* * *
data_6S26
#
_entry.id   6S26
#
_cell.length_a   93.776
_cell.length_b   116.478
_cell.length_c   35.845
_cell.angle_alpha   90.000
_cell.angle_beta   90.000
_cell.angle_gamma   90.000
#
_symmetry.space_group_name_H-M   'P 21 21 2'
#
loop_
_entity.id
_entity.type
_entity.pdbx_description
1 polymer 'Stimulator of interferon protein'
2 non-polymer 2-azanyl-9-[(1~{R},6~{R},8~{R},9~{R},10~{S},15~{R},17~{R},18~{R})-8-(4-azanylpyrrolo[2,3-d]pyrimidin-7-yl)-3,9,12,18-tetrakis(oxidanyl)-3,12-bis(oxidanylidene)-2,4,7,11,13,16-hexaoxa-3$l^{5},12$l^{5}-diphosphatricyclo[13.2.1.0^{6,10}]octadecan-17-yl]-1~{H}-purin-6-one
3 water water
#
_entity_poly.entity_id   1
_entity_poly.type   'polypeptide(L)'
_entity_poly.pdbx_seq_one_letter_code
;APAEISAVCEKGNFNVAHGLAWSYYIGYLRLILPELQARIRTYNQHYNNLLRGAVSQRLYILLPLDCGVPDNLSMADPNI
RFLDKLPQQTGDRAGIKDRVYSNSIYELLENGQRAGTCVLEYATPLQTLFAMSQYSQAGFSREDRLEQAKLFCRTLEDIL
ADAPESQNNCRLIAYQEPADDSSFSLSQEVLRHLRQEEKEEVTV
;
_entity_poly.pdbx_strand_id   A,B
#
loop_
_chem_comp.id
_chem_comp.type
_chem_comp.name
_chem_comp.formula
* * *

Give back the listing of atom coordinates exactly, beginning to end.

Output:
data_6S26
#
_entry.id   6S26
#
_cell.length_a   93.776
_cell.length_b   116.478
_cell.length_c   35.845
_cell.angle_alpha   90.000
_cell.angle_beta   90.000
_cell.angle_gamma   90.000
#
_symmetry.space_group_name_H-M   'P 21 21 2'
#
loop_
_entity.id
_entity.type
_entity.pdbx_description
1 polymer 'Stimulator of interferon protein'
2 non-polymer 2-azanyl-9-[(1~{R},6~{R},8~{R},9~{R},10~{S},15~{R},17~{R},18~{R})-8-(4-azanylpyrrolo[2,3-d]pyrimidin-7-yl)-3,9,12,18-tetrakis(oxidanyl)-3,12-bis(oxidanylidene)-2,4,7,11,13,16-hexaoxa-3$l^{5},12$l^{5}-diphosphatricyclo[13.2.1.0^{6,10}]octadecan-17-yl]-1~{H}-purin-6-one
3 water water
#
_entity_poly.entity_id   1
_entity_poly.type   'polypeptide(L)'
_entity_poly.pdbx_seq_one_letter_code
;APAEISAVCEKGNFNVAHGLAWSYYIGYLRLILPELQARIRTYNQHYNNLLRGAVSQRLYILLPLDCGVPDNLSMADPNI
RFLDKLPQQTGDRAGIKDRVYSNSIYELLENGQRAGTCVLEYATPLQTLFAMSQYSQAGFSREDRLEQAKLFCRTLEDIL
ADAPESQNNCRLIAYQEPADDSSFSLSQEVLRHLRQEEKEEVTV
;
_entity_poly.pdbx_strand_id   A,B
#
loop_
_chem_comp.id
_chem_comp.type
_chem_comp.name
_chem_comp.formula